Corporate South Africa has made strides in recent history to be more inclusive of formerly marginalised groups in an effort to rectify the disparity of the past and be more diverse, including in the executive decision-making tiers. But the retirement of Maria Ramos, the last remaining woman CEO in the Johannesburg Stock Exchange top 40 listed companies earlier this year, illustrated that we are not making the progress we thought we were on gender parity.
Pundits have come out in defence of publicly listed companies’ lack of transformation at the very top, citing internal company policies and a knowledge-ineptitude of promoting women as CEO’s of their organisations.
Whilst some of these arguments may hold merit, they do not address the blatant reason why so few women make it into the executive tier and stay there.
There are a multitude of bodies that advocate for more women in the boardroom, including the Constitution, the Employment Equity Act and the King IV Report on Corporate Governance for South Africa 2016 (King IVTM).
A 2016 report by the Peterson Institute for International Economics, Is Gender Diversity Profitable? States businesses case for having women represented at board level, showing that moving from no women board members to a 30% representation correlates to a profitability increase of 15%. Similarly, a report by MSCI has shown that gender-diverse boards can result in higher returns on equity, sometimes to as much as 36%. Even in the face of the overwhelming research that advocates for more women in the boardroom, very few organisations and sectors are led by women.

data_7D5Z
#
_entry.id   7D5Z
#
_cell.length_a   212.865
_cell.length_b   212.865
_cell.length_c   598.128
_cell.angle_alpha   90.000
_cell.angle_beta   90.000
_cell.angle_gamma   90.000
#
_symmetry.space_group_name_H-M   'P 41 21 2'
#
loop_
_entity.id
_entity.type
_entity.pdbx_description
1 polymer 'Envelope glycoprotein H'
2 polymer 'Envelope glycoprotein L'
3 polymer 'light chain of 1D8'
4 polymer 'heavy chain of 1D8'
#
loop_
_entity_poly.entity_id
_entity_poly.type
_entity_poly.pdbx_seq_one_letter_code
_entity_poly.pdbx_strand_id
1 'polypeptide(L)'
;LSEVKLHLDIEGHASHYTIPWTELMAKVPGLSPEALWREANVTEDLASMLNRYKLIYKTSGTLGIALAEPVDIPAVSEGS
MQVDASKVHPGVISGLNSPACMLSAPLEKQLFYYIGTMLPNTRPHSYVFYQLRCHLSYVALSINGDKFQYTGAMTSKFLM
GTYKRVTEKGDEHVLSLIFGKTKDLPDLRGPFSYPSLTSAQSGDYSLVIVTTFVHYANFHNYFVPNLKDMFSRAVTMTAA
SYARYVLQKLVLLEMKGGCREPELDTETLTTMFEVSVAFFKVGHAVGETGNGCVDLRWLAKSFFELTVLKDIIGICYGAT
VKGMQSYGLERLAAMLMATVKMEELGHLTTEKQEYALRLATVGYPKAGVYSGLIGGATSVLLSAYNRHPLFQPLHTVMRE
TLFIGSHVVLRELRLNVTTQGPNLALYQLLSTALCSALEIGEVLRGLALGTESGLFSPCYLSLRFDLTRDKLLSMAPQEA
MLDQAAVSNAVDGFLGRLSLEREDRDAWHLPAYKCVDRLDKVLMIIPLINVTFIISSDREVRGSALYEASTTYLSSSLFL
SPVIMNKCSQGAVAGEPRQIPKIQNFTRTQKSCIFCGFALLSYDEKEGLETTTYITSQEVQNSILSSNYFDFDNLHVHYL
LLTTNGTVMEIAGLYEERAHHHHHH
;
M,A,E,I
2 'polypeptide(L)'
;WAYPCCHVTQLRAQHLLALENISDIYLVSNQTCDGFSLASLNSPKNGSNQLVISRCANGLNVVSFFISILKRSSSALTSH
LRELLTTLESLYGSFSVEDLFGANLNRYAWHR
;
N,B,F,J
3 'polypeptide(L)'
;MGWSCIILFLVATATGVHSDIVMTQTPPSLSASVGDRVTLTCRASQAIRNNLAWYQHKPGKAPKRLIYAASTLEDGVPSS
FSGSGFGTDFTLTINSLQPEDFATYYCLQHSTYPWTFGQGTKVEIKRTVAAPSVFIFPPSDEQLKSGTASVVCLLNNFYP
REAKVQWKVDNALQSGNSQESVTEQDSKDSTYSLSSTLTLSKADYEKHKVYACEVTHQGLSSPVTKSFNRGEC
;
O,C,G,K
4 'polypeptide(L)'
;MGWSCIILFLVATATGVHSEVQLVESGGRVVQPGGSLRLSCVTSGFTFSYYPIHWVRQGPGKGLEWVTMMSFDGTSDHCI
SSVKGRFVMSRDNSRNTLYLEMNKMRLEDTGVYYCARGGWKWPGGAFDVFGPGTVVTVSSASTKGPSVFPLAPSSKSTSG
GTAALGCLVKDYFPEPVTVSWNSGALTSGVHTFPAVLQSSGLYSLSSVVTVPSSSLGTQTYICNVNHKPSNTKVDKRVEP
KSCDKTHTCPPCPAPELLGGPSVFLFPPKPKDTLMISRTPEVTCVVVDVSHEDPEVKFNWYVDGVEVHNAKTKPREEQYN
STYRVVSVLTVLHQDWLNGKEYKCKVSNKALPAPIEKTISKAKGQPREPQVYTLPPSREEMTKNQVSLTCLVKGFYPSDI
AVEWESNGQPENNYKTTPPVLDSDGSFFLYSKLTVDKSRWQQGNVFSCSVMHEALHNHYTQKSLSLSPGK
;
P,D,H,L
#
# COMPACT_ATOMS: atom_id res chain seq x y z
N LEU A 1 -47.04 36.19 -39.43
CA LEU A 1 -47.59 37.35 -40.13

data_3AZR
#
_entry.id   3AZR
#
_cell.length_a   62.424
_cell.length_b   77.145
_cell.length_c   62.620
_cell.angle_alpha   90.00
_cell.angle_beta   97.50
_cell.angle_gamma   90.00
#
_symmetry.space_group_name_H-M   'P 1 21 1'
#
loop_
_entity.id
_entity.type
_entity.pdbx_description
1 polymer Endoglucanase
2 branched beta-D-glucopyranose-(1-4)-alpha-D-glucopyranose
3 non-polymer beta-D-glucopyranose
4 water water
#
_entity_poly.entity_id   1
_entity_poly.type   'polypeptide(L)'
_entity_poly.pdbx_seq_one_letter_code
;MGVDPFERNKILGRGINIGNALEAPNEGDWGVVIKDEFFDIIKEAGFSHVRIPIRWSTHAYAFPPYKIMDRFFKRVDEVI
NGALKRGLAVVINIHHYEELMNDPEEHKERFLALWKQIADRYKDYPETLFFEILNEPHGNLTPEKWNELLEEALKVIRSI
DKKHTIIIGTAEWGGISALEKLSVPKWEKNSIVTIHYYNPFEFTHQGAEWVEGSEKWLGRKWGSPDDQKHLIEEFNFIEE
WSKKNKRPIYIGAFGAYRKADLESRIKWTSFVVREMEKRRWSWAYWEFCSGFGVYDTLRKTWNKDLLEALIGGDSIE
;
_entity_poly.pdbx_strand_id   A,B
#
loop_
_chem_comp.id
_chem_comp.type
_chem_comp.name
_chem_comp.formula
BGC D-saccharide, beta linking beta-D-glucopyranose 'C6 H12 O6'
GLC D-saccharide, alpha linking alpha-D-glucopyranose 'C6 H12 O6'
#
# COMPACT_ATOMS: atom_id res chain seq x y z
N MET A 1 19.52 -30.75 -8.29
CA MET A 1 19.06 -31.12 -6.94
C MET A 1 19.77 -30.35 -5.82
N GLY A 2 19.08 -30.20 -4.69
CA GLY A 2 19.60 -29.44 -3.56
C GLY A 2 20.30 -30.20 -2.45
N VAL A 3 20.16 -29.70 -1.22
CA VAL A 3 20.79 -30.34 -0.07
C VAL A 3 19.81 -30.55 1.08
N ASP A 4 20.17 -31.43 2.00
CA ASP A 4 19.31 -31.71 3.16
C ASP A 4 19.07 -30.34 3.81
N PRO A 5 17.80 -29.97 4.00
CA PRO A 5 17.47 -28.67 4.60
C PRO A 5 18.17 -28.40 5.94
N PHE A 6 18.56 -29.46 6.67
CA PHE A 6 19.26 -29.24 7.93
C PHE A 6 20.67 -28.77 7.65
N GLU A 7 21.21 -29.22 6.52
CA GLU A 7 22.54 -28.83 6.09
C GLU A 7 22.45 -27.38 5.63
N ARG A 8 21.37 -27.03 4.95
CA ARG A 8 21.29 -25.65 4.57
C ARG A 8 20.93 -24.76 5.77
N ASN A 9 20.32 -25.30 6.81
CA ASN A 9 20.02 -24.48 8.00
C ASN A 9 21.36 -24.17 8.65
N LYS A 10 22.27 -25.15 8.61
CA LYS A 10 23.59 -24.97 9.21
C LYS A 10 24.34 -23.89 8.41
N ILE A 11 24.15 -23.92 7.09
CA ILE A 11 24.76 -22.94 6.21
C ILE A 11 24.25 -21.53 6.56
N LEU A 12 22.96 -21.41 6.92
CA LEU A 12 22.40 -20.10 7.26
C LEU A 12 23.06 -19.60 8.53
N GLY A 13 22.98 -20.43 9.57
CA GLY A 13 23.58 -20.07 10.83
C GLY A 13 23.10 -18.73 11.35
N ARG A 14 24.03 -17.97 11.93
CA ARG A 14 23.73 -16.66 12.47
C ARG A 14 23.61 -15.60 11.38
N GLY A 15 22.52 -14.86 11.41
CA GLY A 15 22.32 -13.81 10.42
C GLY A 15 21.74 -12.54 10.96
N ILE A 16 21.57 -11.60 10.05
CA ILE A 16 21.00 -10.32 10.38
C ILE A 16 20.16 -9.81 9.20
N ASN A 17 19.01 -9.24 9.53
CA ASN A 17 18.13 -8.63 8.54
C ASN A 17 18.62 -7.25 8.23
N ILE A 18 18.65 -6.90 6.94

Research conducted by us, found women in Gauteng make up 22.5% of the total number of CEOs in the IT and Internet sector, closely followed by the Manufacturing and Chemical, Oil & Gas industries reporting 19% each. Building and Construction tallied a total of 17%, whilst Engineering recorded 15%. The industry with the lowest women CEOs according to the research is Mining, clocking in at 5%. Women Managing Directors in the same sectors reported a mean of about 19%.
Even the state which arguably bears even greater responsibility than the private sector towards the redressing of previous wrongs and economically empowering previously disadvantaged groups of people, including women, doesn’t fair off too well.
According to a 2017 census conducted by the Businesswomen’s Association of South Africa, of a total of…
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Read the full article by Madelein Smit, Managing Director, HR Company Solutions, as well as a host of other topical management articles written by professionals, consultants and academics in the October/November 2019 edition of BusinessBrief.
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